Written In The Ashes

Written In The Ashes

by K. Hollan Van Zandt


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Who burned the Great Library of Alexandria?

When the Roman Empire collapses in the 5th century, the city of Alexandria, Egypt is plagued with unrest. Paganism is declared punishable by death and the populace splinters in religious upheaval.

Hannah, a beautiful Jewish shepherd girl is abducted from her home in the mountains of Sinai and sold as a slave in Alexandria to Alizar, an alchemist and successful vintner. Her rapturous singing voice destines her to become the most celebrated bard in the Great Library.

Meanwhile, the city’s bishop, Cyril, rises in power as his priests roam the streets persecuting the pagans. But while most citizens submit, a small resistance fights for justice.

Hypatia, the library’s charismatic headmistress, summons her allies to protect the world’s knowledge from the escalating violence. Risking his life, his family, and his hard-earned fortune, Alizar leads the conspiracy by secretly copying the library’s treasured manuscripts and smuggling them to safety.

When Hannah becomes the bishop’s target, she is sequestered across the harbor in the Temple of Isis. But an ancient ceremonial rite between a monk and priestess inside the Pharos lighthouse ignites a forbidden passion.

Torn between the men she loves, Hannah must undertake a quest to the lost oracles of Delfi and Amun-Ra to find the one thing powerful enough to protect the pagans: The Emerald Tablet.

Meanwhile, the Christians siege the city, exile the Jews, and fight the dwindling pagan resistance as the Great Library crumbles.

But not everything is lost. . .

Product Details

ISBN-13: 9781452535159
Publisher: Balboa Press
Publication date: 07/06/2011
Pages: 448
Product dimensions: 6.00(w) x 9.00(h) x 1.13(d)

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Written in the Ashes 4.4 out of 5 based on 0 ratings. 9 reviews.
DanaBurgess on LibraryThing More than 1 year ago
Fans of historical fiction take note: you are going to want to head to your closest book store, amazon or wherever you get your books and pick this one up! Why, you ask? Here's why: Set in Alexandria and the story is intricately woven together with the workings of the Great Library of Alexandria. Strong, beautiful female protagonist. Quests Action Nasty bad guys Hot male protagonists. Romance, Love and Passion The little angel - who was in my heart from the very beginning.I have only one bad thing to say about K. Hollan Van Zandt's amazing novel - it is the first of a series and I now have to wait for the second instalment!! ARG!! I hope it comes out soon!
RivkaBelle on LibraryThing More than 1 year ago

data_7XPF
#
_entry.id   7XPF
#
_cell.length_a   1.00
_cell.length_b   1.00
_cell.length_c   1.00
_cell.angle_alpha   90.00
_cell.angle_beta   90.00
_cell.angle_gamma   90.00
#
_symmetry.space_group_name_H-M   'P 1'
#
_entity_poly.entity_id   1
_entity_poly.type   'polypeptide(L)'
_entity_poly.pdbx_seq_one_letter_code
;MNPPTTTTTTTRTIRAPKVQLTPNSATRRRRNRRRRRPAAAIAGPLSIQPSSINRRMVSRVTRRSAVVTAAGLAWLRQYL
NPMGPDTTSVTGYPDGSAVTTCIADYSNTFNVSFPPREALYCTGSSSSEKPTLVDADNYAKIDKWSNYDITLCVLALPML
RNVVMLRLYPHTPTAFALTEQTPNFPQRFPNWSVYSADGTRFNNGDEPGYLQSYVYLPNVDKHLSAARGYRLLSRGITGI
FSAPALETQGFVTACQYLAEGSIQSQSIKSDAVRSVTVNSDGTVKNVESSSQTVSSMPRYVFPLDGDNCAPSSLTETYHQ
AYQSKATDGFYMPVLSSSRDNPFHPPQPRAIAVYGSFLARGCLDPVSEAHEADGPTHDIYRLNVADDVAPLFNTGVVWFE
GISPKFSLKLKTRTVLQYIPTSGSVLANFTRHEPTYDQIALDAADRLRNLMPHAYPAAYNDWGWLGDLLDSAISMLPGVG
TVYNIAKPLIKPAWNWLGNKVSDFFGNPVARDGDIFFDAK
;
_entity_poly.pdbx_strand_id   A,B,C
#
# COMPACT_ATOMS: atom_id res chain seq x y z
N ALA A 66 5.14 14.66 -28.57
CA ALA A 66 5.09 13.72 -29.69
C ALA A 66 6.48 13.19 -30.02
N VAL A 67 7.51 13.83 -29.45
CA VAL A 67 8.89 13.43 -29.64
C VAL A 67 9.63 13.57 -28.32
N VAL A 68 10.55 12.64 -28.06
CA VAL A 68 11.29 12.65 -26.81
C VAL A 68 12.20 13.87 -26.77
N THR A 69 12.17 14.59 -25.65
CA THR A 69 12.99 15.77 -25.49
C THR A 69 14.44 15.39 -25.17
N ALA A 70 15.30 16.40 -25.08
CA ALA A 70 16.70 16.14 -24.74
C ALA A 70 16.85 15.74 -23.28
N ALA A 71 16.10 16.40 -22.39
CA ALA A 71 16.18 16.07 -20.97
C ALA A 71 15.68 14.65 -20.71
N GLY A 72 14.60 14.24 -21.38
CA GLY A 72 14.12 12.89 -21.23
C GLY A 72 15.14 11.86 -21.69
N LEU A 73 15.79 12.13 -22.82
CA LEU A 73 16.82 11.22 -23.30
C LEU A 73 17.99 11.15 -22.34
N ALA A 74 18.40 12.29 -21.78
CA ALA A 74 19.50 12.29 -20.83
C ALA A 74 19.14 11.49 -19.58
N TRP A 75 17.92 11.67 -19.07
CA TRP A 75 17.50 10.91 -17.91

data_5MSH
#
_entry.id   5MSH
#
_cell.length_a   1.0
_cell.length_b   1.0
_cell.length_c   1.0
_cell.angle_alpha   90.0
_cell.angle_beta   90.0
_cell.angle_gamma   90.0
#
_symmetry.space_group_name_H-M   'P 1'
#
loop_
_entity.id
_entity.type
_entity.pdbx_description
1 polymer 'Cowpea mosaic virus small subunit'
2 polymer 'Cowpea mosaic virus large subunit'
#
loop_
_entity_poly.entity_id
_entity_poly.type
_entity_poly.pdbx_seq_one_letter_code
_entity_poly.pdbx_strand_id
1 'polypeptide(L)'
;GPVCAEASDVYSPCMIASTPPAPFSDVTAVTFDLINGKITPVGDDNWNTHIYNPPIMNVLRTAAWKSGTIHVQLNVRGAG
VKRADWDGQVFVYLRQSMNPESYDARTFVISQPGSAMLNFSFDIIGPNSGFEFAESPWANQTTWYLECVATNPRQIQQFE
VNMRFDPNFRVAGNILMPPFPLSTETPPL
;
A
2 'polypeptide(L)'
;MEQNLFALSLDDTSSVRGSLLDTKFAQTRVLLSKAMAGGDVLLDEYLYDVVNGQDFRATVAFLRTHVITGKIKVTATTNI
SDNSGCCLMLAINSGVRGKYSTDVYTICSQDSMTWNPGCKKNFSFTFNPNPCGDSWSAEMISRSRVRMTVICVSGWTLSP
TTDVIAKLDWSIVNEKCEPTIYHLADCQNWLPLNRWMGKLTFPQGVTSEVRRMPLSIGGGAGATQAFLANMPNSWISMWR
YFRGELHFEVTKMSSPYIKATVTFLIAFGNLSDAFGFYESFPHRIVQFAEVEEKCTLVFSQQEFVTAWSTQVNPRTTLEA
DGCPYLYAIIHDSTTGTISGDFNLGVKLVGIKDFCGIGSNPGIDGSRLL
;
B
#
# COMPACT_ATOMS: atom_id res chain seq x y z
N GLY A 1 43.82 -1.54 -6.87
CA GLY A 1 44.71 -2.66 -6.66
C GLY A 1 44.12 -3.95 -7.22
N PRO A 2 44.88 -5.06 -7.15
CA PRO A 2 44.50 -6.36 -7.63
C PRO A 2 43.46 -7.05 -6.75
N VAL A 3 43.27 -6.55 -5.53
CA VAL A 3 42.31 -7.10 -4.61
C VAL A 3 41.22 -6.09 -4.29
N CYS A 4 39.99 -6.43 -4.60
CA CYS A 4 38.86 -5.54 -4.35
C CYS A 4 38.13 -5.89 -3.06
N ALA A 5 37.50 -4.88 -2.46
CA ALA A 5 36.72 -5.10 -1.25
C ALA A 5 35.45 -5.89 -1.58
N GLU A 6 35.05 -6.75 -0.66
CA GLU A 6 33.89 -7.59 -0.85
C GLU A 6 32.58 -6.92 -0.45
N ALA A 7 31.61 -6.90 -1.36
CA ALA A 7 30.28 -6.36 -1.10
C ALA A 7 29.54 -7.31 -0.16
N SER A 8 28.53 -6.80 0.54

Review originally published at my blog: AWordsWorth.blogspot.comeBook provided by author for review.Hannah is a Jewish shepherdess, roaming the wilds of Sinai with her father, until her world is shattered by slave traders one night. Sold to a prestigious - and merciful - family in Alexandria, Hannah struggles to regain interest and enthusiasm for life, bearing scars on her body and her heart. As time begins to heal her wounds, Hannah finds her new life to be one of surprises. From private tutoring in the Library of Alexandria, to finding a strangely patched-together new 'family' in her master's house, Hannah slowly settles into her life. But these are uneasy times, and nothing is permanent. Nothing is safe - not even life. Relations between the Bishop in Alexandria, Cyril, and the "traditional" population are tense and volatile. The Library itself is threatened, and anyone deemed in cahoots with "the pagan enemy" is placed on a watch list, or "questioned" as a preemptive measure. This is Hannah's new reality, and she finds herself playing a surprising role in the bloody 'negotiations.'The story is engrossing. It's rough and brutal - very blunt, a little gory. It's not a light read, and if you're particularly sensitive some scenes could be disturbingly harsh. I loved the characters - Hannah stole my heart from the very beginning, still out on the plains of Sinai, and as I met new characters, I forged new alliances, even as she did. It's a detailed story, rich in ideas and images. The Library at Alexandria has long captured my imagination, as a librarian and as a story-loving history geek, and to read about its struggle for survival, to get a glimpse into how things could have been - it's beautiful, even as it's heart-wrenching. I feel as though I've learned much about Alexandria, the crossroads of culture and religion, the struggle to orient in a changing world. Written in the Ashes is a sweeping story to enjoy, but also one to think about. To pause and consider, to look at this particular presentation of the "ancient world" - and see how it reflects humanity.